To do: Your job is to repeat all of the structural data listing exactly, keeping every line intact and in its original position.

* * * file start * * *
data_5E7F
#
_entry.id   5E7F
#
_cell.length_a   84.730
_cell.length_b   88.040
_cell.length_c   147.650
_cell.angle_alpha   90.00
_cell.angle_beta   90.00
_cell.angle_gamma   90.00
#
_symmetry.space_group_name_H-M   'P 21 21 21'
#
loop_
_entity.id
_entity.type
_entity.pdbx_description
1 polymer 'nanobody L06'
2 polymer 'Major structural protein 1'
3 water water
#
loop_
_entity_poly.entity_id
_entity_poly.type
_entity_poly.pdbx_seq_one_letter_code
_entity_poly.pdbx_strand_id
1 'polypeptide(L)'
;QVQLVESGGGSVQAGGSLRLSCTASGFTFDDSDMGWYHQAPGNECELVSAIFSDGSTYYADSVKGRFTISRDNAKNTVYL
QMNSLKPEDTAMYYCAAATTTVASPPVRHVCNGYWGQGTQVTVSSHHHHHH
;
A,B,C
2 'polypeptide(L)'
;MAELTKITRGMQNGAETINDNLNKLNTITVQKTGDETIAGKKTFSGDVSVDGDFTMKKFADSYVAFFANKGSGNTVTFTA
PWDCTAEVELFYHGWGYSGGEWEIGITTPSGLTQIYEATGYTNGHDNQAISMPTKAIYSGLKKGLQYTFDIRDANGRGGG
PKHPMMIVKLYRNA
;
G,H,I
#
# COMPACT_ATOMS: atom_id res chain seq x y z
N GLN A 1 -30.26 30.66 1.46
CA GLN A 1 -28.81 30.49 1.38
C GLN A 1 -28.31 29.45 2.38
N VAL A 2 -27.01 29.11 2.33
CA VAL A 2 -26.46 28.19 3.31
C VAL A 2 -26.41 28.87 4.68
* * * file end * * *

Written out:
data_5E7F
#
_entry.id   5E7F
#
_cell.length_a   84.730
_cell.length_b   88.040
_cell.length_c   147.650
_cell.angle_alpha   90.00
_cell.angle_beta   90.00
_cell.angle_gamma   90.00
#
_symmetry.space_group_name_H-M   'P 21 21 21'
#
loop_
_entity.id
_entity.type
_entity.pdbx_description
1 polymer 'nanobody L06'
2 polymer 'Major structural protein 1'
3 water water
#
loop_
_entity_poly.entity_id
_entity_poly.type
_entity_poly.pdbx_seq_one_letter_code
_entity_poly.pdbx_strand_id
1 'polypeptide(L)'
;QVQLVESGGGSVQAGGSLRLSCTASGFTFDDSDMGWYHQAPGNECELVSAIFSDGSTYYADSVKGRFTISRDNAKNTVYL
QMNSLKPEDTAMYYCAAATTTVASPPVRHVCNGYWGQGTQVTVSSHHHHHH
;
A,B,C
2 'polypeptide(L)'
;MAELTKITRGMQNGAETINDNLNKLNTITVQKTGDETIAGKKTFSGDVSVDGDFTMKKFADSYVAFFANKGSGNTVTFTA
PWDCTAEVELFYHGWGYSGGEWEIGITTPSGLTQIYEATGYTNGHDNQAISMPTKAIYSGLKKGLQYTFDIRDANGRGGG
PKHPMMIVKLYRNA
;
G,H,I
#
# COMPACT_ATOMS: atom_id res chain seq x y z
N GLN A 1 -30.26 30.66 1.46
CA GLN A 1 -28.81 30.49 1.38
C GLN A 1 -28.31 29.45 2.38
N VAL A 2 -27.01 29.11 2.33
CA VAL A 2 -26.46 28.19 3.31
C VAL A 2 -26.41 28.87 4.68